Standard & Poor’s Financial Services LLC and its parent, McGraw Hill Financial Inc., were sued by New Jersey for allegedly failing to give objective ratings to mortgage-backed securities, the state’s attorney general said.
Credit-rating companies routinely award higher rankings to debt issued by banks and corporations that pay them the most, a conflict of interest that may escape Congressional efforts to change the way they do business.
Shareholders in U.S.-listed companies can thank Standard & Poor’s for making them $1 trillion poorer after the rating firm earlier this month lowered the grade on Treasury securities for the first time to AA+ from AAA. Now, some of the most experienced investors say the stock market losses make no sense.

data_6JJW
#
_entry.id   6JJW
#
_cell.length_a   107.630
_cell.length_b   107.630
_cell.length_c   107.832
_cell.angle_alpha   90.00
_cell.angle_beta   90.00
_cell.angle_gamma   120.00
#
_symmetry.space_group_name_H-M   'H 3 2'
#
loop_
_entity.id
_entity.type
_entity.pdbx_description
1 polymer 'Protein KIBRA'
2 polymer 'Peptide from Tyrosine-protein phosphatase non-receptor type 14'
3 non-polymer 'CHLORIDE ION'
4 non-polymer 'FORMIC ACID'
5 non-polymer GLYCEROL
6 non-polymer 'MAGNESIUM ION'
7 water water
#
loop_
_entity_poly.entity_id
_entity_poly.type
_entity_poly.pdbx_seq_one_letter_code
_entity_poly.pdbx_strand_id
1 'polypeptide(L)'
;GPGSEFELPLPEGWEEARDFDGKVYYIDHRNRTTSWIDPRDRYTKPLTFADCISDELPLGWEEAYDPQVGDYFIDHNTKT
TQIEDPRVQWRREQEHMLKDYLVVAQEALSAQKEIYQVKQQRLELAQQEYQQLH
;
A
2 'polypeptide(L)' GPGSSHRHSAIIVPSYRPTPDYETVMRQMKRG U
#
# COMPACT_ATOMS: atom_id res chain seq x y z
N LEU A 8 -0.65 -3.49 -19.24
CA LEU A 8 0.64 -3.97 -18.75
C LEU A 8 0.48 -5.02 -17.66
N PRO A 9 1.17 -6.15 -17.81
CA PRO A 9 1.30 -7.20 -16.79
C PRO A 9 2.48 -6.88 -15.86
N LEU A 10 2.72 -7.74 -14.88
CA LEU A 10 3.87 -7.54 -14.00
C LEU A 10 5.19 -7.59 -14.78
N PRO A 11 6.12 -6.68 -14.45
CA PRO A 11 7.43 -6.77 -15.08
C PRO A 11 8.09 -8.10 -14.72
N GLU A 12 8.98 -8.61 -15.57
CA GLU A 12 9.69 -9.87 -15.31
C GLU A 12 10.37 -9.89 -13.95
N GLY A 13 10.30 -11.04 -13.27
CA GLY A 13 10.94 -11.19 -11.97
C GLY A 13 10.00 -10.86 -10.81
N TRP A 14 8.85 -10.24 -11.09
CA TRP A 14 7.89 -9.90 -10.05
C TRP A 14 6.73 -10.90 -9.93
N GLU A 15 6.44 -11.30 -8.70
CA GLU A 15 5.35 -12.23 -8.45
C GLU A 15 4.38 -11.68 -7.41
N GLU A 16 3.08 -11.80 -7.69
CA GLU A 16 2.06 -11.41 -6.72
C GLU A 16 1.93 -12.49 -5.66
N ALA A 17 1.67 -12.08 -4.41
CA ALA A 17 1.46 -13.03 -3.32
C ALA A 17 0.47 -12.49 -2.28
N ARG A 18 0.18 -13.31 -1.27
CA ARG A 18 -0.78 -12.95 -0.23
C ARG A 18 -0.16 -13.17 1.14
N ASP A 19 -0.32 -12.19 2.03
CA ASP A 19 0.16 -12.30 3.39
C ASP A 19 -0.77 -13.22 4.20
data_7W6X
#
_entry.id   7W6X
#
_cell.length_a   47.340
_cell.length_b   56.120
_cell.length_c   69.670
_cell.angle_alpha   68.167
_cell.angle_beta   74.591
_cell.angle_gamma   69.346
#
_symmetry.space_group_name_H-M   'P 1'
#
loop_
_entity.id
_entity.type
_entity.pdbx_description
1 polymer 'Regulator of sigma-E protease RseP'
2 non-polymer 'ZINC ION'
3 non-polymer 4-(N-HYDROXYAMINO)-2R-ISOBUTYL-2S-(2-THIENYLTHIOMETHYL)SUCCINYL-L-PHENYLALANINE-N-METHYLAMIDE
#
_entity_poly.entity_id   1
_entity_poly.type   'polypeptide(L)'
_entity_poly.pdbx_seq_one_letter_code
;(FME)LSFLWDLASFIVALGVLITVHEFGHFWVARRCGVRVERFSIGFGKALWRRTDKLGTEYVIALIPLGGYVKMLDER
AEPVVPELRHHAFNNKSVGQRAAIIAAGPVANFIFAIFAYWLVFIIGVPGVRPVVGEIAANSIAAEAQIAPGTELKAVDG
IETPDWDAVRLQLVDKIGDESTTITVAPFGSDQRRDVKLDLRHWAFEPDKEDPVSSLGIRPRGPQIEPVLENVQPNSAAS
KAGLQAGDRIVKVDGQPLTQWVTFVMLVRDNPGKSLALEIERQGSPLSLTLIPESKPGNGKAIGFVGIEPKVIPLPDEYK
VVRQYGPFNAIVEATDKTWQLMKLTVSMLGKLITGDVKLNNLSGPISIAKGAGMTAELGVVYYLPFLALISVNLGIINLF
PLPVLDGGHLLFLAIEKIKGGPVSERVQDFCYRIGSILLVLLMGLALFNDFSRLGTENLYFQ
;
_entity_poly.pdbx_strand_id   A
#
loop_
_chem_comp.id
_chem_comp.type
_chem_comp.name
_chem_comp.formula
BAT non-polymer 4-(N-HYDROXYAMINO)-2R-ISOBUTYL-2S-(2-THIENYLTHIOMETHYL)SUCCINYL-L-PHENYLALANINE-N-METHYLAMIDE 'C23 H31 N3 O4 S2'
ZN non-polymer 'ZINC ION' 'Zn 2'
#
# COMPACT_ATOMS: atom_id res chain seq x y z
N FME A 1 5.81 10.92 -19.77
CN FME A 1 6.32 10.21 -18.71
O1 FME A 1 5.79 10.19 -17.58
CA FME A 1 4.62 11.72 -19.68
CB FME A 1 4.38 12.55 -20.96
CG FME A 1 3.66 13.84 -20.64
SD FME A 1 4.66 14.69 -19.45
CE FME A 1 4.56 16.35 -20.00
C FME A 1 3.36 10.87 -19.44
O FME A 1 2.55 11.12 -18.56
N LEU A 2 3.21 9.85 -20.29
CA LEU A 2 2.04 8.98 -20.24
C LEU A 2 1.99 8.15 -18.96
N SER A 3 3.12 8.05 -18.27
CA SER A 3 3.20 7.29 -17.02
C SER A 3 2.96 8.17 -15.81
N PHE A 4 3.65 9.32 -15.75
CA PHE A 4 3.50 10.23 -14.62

McGraw Hill Financial Inc.’s Standard & Poor’s, preparing its defense to the fraud lawsuit by the U.S. Justice Department, will ask the government for information about investigations of other credit raters.
San Francisco lawyer John Keker, the Vietnam War platoon leader who later prosecuted Oliver North and represented clients from Eldridge Cleaver to Lance Armstrong, may deploy his “slashing and smashing” approach to defend Standard & Poor’s Financial Services LLC.
McGraw Hill Financial Inc. and its Standard & Poor’s unit won a bid to move to federal court in New York lawsuits filed by 14 states and the District of Columbia accusing the companies of inflating mortgage-backed securities ratings.